Charlie Munger on Getting Rich, Wisdom, Focus, Fake Knowledge and More
Wisdom and Circles of Competence
“It is remarkable how much long-term advantage people like us have gotten by trying to be consistently not stupid, instead of trying to be very intelligent.”
Identify your circle of competence and use your knowledge, when possible, to stay away from things you don't understand. There are no points for difficulty at work or in life. Avoiding stupidity is easier than seeking brilliance. Of course this principle relates to another of Munger's sayings: “People are trying to be smart—all I am trying to do is not to be idiotic, but it’s harder than most people think.”
“Mimicking the herd invites regression to the mean.”
Here's a simple axiom to live by: If you do what everyone else does, you're going to get the same results that everyone else gets. This means that, taking out luck (good or bad), if you act average, you're going to be average. If you want to move away from average, you must diverge. You must be different. And if you want to outperform others, you must be different and correct. As Munger would say, “How could it be otherwise?”
Know When to Fold ’Em
“Life, in part, is like a poker game, wherein you have to learn to quit sometimes when holding a much-loved hand—you must learn to handle mistakes and new facts that change the odds.”
“Sit on your ass. You’re paying less to brokers, you’re listening to less nonsense, and if it works, the tax system gives you an extra one, two, or three percentage points per annum.”
Investing Is a Perimutuel System
“You’re looking for a mispriced gamble,” says Munger. “That’s what investing is. And you have to know enough to know whether the gamble is mispriced. That’s value investing.” At another time, he added: “You should remember that good ideas are rare— when the odds are greatly in your favor, bet heavily.”
When asked about his success, Munger says, “I succeeded because I have a long attention span.” Long attention spans allow for a deep understanding of subjects. When combined with deliberate practice, focus allows you to increase your skills and get out of your rut.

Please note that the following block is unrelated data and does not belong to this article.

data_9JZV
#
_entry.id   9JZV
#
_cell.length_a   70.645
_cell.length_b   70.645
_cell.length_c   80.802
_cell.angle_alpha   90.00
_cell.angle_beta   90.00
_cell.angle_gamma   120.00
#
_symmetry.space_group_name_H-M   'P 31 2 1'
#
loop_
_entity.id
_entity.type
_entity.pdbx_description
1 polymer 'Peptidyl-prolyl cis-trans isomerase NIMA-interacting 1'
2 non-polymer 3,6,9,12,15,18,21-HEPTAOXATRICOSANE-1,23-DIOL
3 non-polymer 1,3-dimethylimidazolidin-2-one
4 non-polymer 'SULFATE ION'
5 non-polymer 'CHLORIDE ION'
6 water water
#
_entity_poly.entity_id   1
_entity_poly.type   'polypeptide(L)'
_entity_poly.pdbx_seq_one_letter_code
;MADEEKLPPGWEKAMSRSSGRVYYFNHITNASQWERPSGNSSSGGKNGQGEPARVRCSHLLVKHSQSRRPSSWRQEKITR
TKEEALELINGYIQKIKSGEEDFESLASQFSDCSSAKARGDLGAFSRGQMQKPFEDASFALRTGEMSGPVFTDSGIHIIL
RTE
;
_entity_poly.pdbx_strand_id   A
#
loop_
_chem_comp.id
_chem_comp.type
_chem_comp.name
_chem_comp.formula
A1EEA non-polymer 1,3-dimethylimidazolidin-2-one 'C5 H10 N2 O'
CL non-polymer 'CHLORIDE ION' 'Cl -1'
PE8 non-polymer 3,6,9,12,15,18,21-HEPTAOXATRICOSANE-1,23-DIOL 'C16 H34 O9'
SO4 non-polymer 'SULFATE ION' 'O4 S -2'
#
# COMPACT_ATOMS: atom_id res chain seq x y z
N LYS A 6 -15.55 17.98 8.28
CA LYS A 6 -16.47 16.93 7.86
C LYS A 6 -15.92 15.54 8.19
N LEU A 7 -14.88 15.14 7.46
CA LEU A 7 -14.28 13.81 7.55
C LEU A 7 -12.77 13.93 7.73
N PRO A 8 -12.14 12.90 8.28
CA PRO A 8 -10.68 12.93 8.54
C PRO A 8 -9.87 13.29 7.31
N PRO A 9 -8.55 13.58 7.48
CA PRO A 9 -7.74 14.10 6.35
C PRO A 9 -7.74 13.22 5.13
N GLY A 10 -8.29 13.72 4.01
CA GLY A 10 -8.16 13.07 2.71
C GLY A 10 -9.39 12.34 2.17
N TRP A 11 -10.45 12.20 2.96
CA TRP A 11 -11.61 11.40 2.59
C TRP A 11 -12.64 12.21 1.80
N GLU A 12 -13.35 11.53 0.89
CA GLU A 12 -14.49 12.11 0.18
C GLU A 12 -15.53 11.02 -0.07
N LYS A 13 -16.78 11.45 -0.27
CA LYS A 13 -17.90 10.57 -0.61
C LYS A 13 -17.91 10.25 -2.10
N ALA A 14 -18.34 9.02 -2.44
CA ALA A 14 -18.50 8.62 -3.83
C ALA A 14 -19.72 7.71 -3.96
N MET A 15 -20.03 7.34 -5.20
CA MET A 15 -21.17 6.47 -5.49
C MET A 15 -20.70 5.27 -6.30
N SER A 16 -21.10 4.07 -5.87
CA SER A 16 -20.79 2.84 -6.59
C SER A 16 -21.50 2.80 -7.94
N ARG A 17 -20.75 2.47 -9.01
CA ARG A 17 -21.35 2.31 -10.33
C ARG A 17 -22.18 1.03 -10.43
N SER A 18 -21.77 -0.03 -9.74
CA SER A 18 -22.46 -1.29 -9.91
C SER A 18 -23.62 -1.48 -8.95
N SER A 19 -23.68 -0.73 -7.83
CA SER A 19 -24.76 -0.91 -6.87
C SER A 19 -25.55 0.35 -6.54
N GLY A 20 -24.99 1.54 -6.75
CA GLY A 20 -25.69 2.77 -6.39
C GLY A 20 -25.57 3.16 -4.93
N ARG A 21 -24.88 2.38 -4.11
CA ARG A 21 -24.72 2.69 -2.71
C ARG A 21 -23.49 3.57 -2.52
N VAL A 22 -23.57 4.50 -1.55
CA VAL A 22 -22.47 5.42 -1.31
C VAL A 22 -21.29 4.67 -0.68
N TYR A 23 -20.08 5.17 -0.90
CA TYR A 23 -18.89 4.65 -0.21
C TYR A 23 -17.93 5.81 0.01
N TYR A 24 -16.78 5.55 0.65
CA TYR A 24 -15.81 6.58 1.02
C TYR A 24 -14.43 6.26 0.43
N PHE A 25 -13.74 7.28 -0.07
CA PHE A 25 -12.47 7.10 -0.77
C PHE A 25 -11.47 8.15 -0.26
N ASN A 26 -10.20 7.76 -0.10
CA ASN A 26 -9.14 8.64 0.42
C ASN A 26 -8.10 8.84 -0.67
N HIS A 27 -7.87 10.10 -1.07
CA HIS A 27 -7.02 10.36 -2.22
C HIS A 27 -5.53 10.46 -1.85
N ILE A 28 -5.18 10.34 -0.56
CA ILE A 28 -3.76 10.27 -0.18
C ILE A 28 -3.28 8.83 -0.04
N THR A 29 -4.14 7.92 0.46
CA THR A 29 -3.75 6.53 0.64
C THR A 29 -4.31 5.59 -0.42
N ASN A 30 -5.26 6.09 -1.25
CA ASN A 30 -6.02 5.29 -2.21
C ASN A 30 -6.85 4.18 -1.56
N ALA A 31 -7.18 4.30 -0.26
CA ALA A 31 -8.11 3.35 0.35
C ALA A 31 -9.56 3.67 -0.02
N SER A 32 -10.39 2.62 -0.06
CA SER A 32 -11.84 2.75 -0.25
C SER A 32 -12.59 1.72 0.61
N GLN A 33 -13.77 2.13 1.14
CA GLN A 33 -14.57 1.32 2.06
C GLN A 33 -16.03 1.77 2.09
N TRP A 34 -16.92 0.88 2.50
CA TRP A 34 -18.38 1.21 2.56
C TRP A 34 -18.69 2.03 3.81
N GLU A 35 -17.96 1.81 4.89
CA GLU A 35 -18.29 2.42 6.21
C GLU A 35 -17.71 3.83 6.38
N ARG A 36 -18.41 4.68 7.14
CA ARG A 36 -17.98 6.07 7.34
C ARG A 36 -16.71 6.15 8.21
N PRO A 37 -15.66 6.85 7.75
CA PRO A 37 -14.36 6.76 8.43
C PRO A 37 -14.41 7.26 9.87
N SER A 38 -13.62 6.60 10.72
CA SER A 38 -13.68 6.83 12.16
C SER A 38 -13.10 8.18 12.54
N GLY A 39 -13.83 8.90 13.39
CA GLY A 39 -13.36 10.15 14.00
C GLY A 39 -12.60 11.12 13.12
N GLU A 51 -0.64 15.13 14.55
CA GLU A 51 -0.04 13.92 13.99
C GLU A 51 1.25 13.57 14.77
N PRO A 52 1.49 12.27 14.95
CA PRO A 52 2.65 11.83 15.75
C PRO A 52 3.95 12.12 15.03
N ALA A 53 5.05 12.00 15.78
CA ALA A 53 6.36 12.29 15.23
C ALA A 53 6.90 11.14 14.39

Fake knowledge, which comes from reading headlines and skimming the news, seems harmless, but it's not. It makes us overconfident. It's better to remember a simple trick: anything you're getting easily through Google or Twitter is likely to be widely known and should not be given undue weight.
Echoing Pascal, who said some version of “All of humanity's problems stem from man's inability to sit quietly in a room alone,” Munger adds an investing twist: “It’s waiting that helps you as an investor, and a lot of people just can’t stand to wait.”
Deal With Reality
“I think that one should recognize reality even when one doesn’t like it; indeed, especially when one doesn’t like it.”
There Is No Free Lunch
“There isn’t a single formula. You need to know a lot about business and human nature and the numbers… It is unreasonable to expect that there is a magic system that will do it for you.”
When everything is a priority, nothing is a priority. It's hard to compete with businesses that have correctly identified the right variables to maximize or minimize. When you focus on one variable, you'll increase the odds that you're quick and nimble — and can respond to changes in the terrain.
Map and Terrain
Plans are maps that we become attached to. Once we've told everyone there is a plan and what that plan is, especially multi-year plans, we're psychologically more likely to stick to it because coming out and changing it would be admitting we were wrong. This makes it harder for us to change our strategies when we need to, so we're stacking the odds against ourselves.
One Step At a Time
“Spend each day trying to be a little wiser than you were when you woke up. Discharge your duties faithfully and well. Slug it out one inch at a time, day by day. At the end of the day—if you live long enough—most people get what they deserve.”
“The desire to get rich fast is pretty dangerous.”
Getting rich is a function of being happy with what you have, spending less than you make, and time.
“Know the big ideas in the big disciplines and use them routinely—all of them, not just a few.”
“We all are learning, modifying, or destroying ideas all the time. Rapid destruction of your ideas when the time is right is one of the most valuable qualities you can acquire. You must force yourself to consider arguments on the other side.”
“It’s bad to have an opinion you’re proud of if you can’t state the arguments for the other side better than your opponents. This is a great mental discipline.”